#7 Whether the bid satisfies the needs of the state as specified in the solicitation documents;

  #8 Whether the bid encourages diverse contractor participation;

  #9 Whether the bid provides competitive pricing, economies, and efficiencies;

  #10 Whether the bid considers human health and environmental impacts;

  #11 Whether the bid appropriately weighs the cost and non-cost considerations; and;

  #12 Whether the bid appropriately considers life-cycle cost;

  After reviewing all bid submissions, the University may enter into negotiations with the lowest responsive and responsible bidder in order to determine if the bid may be improved. The University may not use this negotiation opportunity to permit a bidder to change a nonresponsive bid into a responsive bid.

b.   Service Contracts

When specialized skills, knowledge, resources, and experience are needed which cannot be provided reasonably by existing departmental staff or University service departments, such services may be obtained from firms or individuals outside the University on a fee for service or contract basis. A request must be made and appropriate approval(s) obtained as described in Administrative Policy Statement 32.3, "Independent Contractor Policy," with all requests for outside service contracts, regardless of source of funding, submitted to Procurement Services for processing. However, a service contract should not be used to bypass competitive employment procedures or to accomplish a job that:

  • A present employee can do;

  • Could be accomplished by resources available within another University department; or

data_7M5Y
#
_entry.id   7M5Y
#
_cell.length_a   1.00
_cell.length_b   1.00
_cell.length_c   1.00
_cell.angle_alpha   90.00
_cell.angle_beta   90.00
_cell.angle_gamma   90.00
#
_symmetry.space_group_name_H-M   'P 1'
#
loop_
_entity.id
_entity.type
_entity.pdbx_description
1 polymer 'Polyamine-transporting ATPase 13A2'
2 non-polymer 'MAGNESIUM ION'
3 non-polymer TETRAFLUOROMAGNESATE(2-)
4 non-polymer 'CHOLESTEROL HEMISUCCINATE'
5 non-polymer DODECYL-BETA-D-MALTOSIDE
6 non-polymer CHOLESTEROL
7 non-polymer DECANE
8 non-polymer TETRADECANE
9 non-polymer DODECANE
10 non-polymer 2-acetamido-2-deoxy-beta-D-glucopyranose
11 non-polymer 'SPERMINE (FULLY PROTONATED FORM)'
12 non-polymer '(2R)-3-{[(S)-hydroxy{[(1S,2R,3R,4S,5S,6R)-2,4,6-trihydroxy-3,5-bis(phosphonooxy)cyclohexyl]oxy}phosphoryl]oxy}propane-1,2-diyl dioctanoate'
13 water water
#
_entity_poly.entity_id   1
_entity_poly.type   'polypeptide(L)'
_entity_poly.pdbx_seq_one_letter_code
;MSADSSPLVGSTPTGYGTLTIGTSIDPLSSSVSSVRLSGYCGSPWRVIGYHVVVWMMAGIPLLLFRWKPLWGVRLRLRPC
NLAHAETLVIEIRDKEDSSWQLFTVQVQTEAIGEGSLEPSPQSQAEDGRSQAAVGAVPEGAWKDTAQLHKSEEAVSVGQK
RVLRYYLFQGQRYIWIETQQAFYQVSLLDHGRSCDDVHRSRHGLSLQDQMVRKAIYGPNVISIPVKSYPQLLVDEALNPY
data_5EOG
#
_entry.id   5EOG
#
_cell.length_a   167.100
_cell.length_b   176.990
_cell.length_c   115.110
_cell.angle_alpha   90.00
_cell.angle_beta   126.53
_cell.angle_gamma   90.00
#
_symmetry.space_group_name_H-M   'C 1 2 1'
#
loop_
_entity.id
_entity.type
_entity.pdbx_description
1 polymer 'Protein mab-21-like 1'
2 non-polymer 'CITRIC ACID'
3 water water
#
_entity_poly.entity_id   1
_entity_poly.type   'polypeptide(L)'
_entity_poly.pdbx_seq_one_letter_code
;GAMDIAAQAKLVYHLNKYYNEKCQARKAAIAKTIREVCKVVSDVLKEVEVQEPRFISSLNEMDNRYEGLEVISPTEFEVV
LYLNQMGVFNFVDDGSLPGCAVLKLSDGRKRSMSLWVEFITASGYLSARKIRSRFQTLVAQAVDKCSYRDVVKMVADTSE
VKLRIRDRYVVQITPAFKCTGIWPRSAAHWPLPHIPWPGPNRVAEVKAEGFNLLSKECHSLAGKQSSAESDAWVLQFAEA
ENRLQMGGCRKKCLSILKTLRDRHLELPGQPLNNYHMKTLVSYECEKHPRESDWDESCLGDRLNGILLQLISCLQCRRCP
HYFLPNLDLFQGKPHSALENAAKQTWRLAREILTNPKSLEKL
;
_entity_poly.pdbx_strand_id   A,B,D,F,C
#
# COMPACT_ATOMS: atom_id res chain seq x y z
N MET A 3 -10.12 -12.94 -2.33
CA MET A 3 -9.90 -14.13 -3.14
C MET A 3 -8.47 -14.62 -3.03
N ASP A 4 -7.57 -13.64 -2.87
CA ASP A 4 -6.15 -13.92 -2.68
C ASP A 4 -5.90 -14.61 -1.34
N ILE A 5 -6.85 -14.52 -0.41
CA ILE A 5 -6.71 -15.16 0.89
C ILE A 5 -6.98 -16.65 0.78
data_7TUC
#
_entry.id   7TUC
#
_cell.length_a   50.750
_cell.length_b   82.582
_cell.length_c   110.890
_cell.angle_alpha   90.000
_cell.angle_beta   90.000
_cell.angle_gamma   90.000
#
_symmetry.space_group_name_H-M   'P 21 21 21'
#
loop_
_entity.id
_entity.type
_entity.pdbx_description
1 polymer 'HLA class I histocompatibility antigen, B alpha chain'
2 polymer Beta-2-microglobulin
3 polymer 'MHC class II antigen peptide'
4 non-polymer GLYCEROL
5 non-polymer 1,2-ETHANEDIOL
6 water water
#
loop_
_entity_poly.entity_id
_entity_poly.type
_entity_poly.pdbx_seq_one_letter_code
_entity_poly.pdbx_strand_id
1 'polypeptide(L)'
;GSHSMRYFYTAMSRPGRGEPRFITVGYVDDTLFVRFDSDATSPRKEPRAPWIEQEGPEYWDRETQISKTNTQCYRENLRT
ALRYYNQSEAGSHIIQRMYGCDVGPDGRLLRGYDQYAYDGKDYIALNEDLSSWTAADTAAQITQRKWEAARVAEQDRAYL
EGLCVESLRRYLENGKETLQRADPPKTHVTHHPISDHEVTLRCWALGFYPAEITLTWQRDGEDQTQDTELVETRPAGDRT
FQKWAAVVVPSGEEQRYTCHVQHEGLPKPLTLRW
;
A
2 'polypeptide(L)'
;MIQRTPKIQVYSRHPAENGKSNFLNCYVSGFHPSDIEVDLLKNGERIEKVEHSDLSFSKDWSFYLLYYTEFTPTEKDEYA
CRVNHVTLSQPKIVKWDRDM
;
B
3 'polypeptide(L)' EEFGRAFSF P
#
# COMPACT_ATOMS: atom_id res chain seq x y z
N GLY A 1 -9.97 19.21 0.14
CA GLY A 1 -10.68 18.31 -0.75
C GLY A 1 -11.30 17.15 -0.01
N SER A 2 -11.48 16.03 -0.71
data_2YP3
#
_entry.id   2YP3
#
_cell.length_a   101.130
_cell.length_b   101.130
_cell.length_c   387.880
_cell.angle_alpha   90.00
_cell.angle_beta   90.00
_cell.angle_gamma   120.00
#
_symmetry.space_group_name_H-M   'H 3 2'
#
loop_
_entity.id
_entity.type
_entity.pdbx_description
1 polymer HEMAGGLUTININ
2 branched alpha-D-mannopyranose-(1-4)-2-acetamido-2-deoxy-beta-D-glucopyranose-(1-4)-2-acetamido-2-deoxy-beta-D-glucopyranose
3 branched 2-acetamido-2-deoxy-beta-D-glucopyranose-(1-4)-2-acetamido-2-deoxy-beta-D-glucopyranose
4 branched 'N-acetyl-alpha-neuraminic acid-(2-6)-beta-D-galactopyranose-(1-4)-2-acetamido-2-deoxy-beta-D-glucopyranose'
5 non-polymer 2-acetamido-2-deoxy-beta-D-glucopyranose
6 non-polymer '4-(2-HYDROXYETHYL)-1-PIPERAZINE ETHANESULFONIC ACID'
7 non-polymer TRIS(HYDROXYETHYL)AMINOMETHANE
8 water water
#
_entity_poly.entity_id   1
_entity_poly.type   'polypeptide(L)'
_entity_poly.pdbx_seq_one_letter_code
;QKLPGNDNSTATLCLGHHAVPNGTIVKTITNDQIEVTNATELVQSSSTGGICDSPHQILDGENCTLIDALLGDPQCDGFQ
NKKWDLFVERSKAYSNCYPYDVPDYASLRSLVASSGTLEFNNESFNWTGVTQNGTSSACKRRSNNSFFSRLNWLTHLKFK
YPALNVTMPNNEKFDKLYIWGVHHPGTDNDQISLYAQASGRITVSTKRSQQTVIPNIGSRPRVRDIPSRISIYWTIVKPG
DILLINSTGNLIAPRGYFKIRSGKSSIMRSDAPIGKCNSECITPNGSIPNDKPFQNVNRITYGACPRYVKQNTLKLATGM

• Calls for full-time, continuous employment.

c.   Additional Oversight

As a state agency, the University must also comply with Washington State’s requirements regarding the utilization of Minority and Women Businesses (per Chapter 39.19 RCW).

As a major recipient of federal funds, the University is obligated to follow additional regulations, which may include compliance with federal statutes, agency rule, the Federal Acquisition Regulations (FAR) for federal contracts and provisions of Title 2 Code of Federal Regulations (CFR) for federal grants.

Apart from all the regulations which apply to the University as a state agency, the University must conduct its purchases in accordance with the Uniform Commercial Code (UCC) as codified in Title 62A RCW. This set of laws has been adopted by each of the states to govern the actions of buyers and sellers in the commercial environment.

2.  Purchasing Ethics

a.   Basics of Ethics Law

As employees of the state of Washington, faculty and staff of the University must follow all of the state statutes and regulations regarding ethics and conflicts of interest. State law is found primarily in Chapter 42.52 RCW, and sets out a strong statement of ethical principles and values for state officers and employees. In part, that statement provides:

"State officials and employees of government hold a public trust which obligates them, in a special way, to honesty and integrity in fulfilling the responsibilities to which they are elected and appointed. Paramount in that trust is the principle that public office, whether elected or appointed, may not be used for personal gain or private advantage." (RCW 42.52.900)